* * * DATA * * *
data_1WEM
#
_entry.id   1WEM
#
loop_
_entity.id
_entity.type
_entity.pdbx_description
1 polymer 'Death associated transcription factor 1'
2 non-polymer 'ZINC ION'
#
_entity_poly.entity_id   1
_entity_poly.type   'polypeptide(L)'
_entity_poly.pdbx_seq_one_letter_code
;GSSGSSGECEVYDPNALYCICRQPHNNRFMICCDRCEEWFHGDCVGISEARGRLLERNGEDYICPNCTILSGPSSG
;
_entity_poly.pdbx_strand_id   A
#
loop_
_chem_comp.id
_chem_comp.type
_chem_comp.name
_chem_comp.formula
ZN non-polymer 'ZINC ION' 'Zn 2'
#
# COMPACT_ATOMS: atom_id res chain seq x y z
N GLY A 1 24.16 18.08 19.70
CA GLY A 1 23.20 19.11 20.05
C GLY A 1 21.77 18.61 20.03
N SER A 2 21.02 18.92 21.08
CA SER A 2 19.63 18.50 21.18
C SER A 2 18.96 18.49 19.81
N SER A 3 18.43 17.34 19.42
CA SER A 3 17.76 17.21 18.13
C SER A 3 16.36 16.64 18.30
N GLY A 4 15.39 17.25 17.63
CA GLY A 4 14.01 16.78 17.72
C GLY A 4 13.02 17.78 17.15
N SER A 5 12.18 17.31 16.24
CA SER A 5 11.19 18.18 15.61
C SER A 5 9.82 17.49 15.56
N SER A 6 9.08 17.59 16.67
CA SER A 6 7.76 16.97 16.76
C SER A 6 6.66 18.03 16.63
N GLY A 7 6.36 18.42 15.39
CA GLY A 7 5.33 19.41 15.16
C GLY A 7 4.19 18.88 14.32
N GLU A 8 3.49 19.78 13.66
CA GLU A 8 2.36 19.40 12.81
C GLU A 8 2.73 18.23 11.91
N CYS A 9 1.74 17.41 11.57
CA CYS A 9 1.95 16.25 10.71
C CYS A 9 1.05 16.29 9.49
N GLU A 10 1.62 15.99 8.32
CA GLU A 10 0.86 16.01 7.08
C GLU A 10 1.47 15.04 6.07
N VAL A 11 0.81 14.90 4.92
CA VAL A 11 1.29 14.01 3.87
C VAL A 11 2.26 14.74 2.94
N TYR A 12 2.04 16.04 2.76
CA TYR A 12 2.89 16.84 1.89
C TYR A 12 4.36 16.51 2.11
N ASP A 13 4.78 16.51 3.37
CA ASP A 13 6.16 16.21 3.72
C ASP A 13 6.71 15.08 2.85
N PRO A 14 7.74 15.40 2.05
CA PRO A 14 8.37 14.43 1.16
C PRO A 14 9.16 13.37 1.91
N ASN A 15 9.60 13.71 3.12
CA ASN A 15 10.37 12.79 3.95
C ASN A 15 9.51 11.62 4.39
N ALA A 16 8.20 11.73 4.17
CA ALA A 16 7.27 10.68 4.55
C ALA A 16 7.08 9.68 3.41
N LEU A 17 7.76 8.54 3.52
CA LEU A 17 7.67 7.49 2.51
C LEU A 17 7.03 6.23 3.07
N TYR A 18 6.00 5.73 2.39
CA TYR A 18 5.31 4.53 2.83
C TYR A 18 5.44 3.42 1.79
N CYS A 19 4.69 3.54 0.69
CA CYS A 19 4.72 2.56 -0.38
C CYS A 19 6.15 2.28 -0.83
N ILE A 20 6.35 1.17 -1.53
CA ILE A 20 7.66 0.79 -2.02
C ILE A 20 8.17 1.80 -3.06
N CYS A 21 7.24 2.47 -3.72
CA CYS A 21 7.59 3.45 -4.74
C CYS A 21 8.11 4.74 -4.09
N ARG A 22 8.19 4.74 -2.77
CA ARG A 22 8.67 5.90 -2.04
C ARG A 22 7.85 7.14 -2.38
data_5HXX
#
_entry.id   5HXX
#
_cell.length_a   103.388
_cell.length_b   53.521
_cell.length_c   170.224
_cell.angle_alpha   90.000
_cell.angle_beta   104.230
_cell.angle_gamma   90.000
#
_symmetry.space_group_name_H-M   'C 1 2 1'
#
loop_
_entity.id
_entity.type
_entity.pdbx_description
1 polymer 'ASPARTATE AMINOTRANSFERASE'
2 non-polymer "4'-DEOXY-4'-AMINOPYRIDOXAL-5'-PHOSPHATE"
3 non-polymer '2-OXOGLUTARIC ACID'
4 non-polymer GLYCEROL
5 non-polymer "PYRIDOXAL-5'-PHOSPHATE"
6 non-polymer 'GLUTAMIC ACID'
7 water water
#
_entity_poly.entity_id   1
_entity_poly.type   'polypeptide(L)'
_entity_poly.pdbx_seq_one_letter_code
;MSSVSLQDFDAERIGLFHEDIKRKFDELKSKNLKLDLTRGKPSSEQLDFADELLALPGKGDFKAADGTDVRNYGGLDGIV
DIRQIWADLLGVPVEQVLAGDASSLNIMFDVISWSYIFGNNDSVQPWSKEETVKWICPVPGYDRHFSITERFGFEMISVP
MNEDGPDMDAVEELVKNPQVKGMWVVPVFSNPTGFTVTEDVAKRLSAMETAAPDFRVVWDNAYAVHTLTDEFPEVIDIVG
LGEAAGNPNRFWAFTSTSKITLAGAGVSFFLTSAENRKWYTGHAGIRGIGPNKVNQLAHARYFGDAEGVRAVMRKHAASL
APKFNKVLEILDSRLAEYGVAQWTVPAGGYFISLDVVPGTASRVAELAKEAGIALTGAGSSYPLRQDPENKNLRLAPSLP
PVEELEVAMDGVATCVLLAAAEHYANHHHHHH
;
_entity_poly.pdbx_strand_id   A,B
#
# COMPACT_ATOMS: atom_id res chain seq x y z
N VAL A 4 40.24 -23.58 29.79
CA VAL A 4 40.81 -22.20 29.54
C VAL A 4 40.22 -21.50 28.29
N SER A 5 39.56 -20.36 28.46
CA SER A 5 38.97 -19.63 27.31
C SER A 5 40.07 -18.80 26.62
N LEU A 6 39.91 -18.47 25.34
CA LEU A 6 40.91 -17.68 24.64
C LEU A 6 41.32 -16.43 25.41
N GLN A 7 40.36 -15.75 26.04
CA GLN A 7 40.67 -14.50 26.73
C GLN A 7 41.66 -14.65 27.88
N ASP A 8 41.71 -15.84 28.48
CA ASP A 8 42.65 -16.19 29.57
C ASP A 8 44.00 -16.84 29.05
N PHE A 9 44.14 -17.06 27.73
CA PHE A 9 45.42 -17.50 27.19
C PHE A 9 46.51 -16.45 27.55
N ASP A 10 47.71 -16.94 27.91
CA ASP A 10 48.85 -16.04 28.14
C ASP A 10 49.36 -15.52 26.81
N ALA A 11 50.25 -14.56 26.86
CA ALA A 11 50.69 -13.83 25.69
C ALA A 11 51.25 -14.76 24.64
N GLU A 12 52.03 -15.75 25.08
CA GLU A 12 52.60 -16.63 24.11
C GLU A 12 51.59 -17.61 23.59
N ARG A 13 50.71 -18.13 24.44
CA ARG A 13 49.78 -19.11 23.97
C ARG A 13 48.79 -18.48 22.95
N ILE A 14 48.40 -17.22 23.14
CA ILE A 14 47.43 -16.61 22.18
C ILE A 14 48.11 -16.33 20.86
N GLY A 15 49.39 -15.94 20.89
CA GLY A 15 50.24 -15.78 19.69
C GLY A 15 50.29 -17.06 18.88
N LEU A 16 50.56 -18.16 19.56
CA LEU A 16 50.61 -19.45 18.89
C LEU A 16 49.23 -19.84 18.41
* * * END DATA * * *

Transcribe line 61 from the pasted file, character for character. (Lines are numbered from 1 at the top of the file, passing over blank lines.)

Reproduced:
CA TYR A 12 2.89 16.84 1.89